Efforts to make generation competitive have induced several electric utilities to sell their power plants. Some sales are voluntary. Some are forced by rules mandating functional segregation from transmission and distribution. Of those sales announced or completed, most have involved high-cost utilities, and all have garnered at least book value, suggesting an attempt by sellers to deal with stranded costs.
Why then, are buyers willing to pay more than book value? They must believe they can improve on cash flows - either by raising revenues, trimming costs, or both. But such expectations lie open to scrutiny.
For one thing, price deregulation does not eliminate regulation.
I started my consulting career with the management consulting firm that remained after Sam Insull's Middle West Utilities operating companies were spun off in response to the 1935 Public Utility Holding Company Act. Insull supported regulation early on, because he knew it would stifle competition. Today, electric utilities deciding to retain the wires business are opting for continued price regulation, but some are also opting to participate in the market for unregulated generation. This mixture of regulation and competition will prove unstable and will invite efforts to extend government oversight beyond the regulated business. Note, for example, how the California Independent System Operator has mandated that plants designated as "must-run" by the California Public Utilities Commission must sell into the Power Exchange at prices based on costs approved in regulatory proceedings.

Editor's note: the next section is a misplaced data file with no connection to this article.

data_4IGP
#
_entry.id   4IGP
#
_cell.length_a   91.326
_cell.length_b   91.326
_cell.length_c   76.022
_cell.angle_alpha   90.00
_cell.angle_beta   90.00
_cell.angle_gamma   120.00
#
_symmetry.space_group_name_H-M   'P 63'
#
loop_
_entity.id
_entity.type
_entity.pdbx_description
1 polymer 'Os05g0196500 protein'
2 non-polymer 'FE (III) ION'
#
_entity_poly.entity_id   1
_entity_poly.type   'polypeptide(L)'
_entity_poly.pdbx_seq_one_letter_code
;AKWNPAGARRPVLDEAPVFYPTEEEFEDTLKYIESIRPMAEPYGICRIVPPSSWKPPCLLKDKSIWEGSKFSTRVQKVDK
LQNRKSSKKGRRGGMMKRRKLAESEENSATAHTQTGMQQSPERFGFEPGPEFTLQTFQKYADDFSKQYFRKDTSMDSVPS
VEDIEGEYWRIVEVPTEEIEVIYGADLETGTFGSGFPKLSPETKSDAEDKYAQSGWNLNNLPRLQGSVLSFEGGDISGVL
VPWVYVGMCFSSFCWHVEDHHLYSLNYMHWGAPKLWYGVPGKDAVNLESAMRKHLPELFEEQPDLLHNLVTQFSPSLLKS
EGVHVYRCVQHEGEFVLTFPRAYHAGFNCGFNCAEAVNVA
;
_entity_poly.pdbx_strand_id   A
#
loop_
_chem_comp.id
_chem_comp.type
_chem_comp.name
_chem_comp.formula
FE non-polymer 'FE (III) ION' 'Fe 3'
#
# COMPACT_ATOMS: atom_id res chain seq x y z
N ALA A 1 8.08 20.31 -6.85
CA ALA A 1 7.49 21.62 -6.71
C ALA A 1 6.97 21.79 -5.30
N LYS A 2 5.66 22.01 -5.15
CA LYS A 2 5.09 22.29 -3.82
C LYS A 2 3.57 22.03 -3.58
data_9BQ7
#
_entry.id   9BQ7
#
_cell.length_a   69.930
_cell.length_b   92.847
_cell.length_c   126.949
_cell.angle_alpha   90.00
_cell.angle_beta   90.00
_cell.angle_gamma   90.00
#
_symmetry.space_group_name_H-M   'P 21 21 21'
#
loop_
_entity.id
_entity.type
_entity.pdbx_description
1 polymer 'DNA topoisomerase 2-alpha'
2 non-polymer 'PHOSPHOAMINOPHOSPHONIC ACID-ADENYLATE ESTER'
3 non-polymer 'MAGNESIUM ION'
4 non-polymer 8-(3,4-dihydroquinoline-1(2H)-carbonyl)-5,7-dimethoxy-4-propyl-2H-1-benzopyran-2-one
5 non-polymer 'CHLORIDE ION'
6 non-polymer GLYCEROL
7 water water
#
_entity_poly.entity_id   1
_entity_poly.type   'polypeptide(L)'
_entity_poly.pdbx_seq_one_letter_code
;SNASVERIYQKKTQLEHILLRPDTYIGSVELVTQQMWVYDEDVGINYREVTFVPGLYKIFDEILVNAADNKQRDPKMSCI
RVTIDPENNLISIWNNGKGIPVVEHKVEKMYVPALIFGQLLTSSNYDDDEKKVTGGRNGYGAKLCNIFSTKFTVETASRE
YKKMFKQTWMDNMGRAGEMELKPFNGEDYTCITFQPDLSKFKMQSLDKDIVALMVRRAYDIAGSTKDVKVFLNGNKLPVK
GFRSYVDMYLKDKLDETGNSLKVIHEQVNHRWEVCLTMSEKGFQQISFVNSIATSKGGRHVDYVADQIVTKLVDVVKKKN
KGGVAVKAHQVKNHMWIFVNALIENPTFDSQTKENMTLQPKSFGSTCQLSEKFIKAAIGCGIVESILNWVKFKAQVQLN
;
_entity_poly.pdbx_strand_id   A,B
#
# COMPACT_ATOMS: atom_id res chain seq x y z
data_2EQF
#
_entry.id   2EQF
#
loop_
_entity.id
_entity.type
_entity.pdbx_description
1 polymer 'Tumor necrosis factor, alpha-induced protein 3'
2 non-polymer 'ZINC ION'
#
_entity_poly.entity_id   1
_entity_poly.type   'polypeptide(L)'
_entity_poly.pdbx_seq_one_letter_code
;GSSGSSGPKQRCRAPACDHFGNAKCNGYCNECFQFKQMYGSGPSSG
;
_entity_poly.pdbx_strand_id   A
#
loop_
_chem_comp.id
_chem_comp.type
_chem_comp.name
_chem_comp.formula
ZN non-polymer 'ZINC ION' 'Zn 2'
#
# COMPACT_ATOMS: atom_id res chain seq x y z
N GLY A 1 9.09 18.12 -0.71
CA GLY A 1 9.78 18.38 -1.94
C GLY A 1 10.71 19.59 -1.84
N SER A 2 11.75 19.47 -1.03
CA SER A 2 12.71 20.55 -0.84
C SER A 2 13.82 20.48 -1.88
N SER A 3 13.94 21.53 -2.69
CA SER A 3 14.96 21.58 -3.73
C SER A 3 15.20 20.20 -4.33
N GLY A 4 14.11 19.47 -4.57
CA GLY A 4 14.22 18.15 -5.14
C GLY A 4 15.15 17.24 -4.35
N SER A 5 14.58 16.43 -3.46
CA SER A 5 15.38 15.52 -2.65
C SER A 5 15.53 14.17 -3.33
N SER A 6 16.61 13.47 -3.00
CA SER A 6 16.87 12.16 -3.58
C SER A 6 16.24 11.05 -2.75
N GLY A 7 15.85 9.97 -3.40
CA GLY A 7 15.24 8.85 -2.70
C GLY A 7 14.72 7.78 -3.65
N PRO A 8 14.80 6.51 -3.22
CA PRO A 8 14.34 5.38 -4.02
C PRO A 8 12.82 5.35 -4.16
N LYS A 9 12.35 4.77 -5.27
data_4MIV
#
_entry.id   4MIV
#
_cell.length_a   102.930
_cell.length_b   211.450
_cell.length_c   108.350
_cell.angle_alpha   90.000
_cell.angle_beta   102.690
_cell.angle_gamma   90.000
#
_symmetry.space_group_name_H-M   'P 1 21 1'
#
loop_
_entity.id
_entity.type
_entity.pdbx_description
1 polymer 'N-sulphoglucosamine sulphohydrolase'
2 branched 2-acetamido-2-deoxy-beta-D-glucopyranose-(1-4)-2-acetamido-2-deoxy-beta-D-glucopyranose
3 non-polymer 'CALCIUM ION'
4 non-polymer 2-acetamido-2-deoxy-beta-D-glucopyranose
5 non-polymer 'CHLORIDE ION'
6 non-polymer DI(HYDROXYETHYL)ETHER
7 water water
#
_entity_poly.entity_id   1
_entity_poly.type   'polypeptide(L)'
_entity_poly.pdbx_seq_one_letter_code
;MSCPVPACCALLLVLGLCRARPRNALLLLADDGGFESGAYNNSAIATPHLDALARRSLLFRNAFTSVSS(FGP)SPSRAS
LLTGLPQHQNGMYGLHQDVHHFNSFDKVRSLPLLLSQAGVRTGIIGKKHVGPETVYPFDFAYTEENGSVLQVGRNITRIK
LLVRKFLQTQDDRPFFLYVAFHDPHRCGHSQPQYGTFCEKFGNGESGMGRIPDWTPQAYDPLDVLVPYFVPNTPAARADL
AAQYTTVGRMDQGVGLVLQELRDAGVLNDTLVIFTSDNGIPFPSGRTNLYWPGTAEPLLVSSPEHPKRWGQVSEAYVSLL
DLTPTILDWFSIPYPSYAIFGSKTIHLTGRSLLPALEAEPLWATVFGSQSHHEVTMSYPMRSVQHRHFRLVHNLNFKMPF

On the other hand, whatever deregulation does take place will only hasten the onset of new technologies - which could make any asset a white elephant.